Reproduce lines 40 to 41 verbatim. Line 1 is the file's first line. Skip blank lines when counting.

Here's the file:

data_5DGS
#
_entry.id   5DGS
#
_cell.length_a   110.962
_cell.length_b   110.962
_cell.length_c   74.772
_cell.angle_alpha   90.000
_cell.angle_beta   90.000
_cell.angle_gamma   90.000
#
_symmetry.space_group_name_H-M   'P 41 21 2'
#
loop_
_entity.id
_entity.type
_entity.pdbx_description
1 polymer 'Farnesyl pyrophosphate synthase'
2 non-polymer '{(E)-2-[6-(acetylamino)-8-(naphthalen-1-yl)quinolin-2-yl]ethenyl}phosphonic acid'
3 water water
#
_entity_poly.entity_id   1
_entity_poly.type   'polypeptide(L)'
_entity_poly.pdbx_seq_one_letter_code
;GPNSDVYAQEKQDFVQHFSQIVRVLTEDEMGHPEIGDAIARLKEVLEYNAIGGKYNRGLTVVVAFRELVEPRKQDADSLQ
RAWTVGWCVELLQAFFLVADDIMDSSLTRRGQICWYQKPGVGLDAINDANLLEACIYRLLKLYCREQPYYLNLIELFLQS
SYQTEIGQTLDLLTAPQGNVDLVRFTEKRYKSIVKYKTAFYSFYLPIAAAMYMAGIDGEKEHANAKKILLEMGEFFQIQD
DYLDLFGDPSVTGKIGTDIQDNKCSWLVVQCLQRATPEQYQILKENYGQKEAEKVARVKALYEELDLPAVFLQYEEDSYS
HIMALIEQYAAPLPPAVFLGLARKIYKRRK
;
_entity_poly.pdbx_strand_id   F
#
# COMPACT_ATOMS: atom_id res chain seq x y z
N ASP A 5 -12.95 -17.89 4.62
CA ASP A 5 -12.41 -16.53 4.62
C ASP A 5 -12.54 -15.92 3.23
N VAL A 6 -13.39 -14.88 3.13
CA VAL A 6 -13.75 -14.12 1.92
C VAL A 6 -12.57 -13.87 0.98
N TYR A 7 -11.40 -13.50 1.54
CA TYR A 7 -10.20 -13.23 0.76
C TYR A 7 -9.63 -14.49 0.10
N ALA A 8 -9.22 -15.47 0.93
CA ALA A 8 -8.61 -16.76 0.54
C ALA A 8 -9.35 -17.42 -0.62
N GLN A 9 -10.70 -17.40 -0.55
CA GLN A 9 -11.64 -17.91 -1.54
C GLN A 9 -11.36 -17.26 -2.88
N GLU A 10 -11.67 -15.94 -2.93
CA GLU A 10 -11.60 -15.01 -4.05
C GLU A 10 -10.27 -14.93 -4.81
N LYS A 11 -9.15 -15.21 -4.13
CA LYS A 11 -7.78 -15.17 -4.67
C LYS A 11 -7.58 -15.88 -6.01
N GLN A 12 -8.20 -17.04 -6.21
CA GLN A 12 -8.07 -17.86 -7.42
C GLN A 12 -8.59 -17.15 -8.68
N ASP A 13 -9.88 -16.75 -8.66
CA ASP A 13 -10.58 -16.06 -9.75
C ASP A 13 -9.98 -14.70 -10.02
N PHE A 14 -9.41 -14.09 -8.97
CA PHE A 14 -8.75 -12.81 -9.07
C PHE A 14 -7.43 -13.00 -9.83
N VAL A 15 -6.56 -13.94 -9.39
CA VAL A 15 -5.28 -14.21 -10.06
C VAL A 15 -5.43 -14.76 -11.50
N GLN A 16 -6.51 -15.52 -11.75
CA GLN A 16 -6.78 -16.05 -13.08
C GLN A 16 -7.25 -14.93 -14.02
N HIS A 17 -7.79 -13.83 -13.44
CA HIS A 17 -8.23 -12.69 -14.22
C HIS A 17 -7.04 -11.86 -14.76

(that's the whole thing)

N TYR A 7 -11.40 -13.50 1.54
CA TYR A 7 -10.20 -13.23 0.76